Using funds from the Schuylkill Watershed Initiative Grant, SHA installed an anoxic limestone drain (ALD), which is a buried ditch full of limestone. As mine water flows through the drain, the limestone dissolves and increases the alkalinity and pH levels, decreasing the water’s acidity. When exiting the drain, the treated water comes into contact with oxygen as it cascades over rocks and is captured in settling ponds. These ponds keep collected water calm for a period of time, allowing the metals to sink to the bottom before the water flows on to the Schuylkill River. The ALD at Pine Forest now removes up to 316lbs of iron per day from the Schuylkill River.


Location: Near St. Clair, PA
Source of Funding: EPA 319 Grant, OSM Grant, TWIG Grant
Date of Completion: September 2007
Leading Organization: Schuylkill Headwaters Association
Cost: $801,867.19


Reevesdale 2 South Dip

The original opening to the Reevesdale South Dip mine. Notice the iron stained rocks

The Reevesdale South Dip Treatment System

Every minute, the Oxic Limestone Drain (OLD) system at the Reevesdale South Dip Tunnel treats approximately 900 gallons of Abandoned Mine Drainage (AMD) that would otherwise flow directly into Wabash Creek, a tributary of the Little Schuylkill River. This treatment reduces the amount of aluminum, iron, manganese, and acidity present.


OLD’s are buried limestone ditches into which AMD water is directed. As it passes through, the water dissolves limestone, increasing the alkalinity and pH levels of the water. This lowers the acidity. Oxygen in the AMD water causes iron hydroxides to form and clog the system, therefore, OLD systems need to be flushed regularly.


Water flushed from the drain is held in the wetland retention ponds until metals collect at the bottom for subsequent removal.  Despite the installation of a flush pipe network, accumulations of metals in the limestone bed quickly decreased the system’s effectiveness. In the disastrous floods of 2006, the overwhelmed system failed completely, requiring extensive repairs in 2008.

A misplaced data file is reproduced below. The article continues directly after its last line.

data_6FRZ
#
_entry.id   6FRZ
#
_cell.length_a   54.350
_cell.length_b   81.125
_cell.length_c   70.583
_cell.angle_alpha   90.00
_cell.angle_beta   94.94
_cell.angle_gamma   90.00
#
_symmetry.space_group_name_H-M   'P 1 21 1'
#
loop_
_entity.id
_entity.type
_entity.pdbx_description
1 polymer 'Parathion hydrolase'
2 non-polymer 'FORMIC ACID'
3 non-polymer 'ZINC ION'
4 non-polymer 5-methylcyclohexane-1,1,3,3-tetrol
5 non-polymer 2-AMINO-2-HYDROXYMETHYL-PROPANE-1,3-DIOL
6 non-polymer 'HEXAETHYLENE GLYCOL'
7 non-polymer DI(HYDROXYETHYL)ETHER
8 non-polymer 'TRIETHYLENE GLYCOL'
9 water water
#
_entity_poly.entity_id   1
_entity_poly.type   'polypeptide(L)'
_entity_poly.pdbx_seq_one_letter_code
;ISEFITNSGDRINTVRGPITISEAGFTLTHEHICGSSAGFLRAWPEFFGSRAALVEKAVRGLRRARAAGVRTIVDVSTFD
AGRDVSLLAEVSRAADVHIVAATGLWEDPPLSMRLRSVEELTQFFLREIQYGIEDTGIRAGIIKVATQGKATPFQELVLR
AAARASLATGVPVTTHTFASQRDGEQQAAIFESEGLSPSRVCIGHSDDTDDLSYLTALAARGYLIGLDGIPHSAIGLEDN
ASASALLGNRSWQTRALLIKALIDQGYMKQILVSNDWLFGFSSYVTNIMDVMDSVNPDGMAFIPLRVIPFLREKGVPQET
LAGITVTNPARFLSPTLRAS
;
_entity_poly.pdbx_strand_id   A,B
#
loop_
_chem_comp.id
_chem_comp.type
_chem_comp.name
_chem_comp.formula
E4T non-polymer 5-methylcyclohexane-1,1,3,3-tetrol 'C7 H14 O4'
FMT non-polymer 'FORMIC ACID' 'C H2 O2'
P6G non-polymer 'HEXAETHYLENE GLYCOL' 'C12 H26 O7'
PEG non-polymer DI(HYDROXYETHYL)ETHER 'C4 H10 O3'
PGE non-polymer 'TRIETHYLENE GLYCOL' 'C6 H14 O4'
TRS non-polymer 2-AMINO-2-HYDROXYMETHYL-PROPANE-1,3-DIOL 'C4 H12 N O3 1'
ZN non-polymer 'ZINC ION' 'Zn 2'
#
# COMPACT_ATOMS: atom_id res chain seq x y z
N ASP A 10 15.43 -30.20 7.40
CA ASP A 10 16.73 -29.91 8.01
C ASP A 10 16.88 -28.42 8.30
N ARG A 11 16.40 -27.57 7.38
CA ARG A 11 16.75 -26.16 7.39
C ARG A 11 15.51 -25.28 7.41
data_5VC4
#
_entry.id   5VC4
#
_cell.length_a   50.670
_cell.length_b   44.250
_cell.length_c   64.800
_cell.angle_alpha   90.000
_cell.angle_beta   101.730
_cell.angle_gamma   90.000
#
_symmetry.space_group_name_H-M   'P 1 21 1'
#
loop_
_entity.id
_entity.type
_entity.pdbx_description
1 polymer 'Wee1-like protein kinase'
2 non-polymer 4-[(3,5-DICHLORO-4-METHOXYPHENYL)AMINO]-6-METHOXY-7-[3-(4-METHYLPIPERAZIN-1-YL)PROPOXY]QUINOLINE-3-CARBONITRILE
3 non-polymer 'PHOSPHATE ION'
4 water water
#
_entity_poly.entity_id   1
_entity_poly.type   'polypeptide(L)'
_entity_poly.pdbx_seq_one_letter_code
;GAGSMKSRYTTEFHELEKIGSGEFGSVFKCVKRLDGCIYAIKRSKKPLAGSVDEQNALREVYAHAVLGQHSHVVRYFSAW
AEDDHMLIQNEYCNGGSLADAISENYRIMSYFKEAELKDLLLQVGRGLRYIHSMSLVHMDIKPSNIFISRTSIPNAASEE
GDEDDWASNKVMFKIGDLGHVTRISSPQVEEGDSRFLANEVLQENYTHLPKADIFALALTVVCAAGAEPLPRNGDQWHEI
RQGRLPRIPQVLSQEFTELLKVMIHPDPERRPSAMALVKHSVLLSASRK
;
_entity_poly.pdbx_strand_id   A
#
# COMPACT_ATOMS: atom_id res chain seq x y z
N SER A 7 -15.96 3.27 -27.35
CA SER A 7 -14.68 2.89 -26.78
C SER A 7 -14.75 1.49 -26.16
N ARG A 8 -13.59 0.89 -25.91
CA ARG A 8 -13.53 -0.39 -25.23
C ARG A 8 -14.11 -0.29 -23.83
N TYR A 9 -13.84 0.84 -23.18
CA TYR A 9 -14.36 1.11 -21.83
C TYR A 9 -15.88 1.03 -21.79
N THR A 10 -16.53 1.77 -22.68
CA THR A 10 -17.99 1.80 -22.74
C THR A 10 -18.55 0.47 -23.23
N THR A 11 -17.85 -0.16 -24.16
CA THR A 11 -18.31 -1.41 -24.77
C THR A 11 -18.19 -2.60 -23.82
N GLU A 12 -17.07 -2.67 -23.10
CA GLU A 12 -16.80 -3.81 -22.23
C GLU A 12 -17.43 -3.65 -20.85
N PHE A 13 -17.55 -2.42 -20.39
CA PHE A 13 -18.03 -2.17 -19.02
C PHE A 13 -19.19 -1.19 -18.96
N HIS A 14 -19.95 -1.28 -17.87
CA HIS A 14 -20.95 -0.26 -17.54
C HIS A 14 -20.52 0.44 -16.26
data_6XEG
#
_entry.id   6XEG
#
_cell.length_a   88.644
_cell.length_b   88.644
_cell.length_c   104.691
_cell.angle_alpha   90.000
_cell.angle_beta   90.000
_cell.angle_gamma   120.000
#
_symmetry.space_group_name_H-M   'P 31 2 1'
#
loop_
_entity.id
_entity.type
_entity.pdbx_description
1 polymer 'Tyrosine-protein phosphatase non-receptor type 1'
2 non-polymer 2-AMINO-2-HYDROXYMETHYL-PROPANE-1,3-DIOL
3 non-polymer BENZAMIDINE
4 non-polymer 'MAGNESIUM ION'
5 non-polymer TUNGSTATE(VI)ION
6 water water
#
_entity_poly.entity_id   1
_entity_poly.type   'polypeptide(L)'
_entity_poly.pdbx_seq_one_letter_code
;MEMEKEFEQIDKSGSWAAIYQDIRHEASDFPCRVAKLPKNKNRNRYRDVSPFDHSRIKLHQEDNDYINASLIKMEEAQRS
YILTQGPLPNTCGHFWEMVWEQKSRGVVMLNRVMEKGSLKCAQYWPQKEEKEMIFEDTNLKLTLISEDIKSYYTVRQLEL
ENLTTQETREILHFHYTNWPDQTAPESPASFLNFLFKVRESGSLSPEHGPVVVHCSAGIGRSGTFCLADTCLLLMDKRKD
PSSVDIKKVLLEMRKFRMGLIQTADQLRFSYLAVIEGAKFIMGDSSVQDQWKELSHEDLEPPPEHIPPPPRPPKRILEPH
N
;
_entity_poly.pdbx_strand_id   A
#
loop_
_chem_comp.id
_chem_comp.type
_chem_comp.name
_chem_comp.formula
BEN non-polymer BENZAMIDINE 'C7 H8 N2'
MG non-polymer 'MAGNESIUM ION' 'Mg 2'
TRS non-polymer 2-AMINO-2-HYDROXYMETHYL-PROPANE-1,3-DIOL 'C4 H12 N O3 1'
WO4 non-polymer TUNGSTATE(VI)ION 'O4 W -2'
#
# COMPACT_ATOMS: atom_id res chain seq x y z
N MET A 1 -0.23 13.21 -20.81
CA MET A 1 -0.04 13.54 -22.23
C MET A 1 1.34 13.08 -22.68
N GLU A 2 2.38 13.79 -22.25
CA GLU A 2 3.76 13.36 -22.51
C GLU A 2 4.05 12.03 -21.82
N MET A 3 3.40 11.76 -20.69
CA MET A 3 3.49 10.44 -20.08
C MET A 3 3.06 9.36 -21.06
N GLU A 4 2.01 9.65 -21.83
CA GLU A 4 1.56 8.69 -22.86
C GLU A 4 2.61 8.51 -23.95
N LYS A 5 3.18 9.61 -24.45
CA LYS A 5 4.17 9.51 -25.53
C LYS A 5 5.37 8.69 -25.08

The repaired system includes a reconfigured water-flow path to increase exposure to the limestone surface and decrease the clogging potential. AMD treatment systems are a new technology that requires tailoring to individual site characteristics. The lessons learned from the Reevesdale system provide important information for future AMD design and installation.


Location: Reevesdale, PA
Source of Funding: Schuylkill Watershed Initiative Grant
Date of Completion: 2006-2008
Leading Organization: Schuylkill Headwaters Association
Cost: $226,196


Bell Colliery

Bell Colliery

During flush cycle at Bell Colliery

This project entailed installing a passive treatment system for the water flowing from the Bell Colliery Drift. As is the case with many abandoned mines, water gathers in the underground tunnels where it “picks up” metals and, eventually, flows into the Schuylkill River. Such discharges are known as Abandoned Mine Drainage (AMD). In addition to the metals themselves having an undesirable effect on the river, Bell’s AMD water is acidic.


With the new treatment system, water now first flows through large cells filled with limestone, which decreases the water’s acidity and makes it easier for the metals to drop out of the water. Next, the water flows into a settling pond and a wetland cell, both of which catch the resulting metal sludge before it can be carried into the Schuylkill River.


Location: Near Mary D, PA
Source of Funding: EPA 319 Grant
Date of Completion: 2004
Leading Organization:  Schuylkill Conservation District
Cost: $342,940


Minersville Wetlands

The Minersville Wetlands

The Minersville Wetland’s treatment system.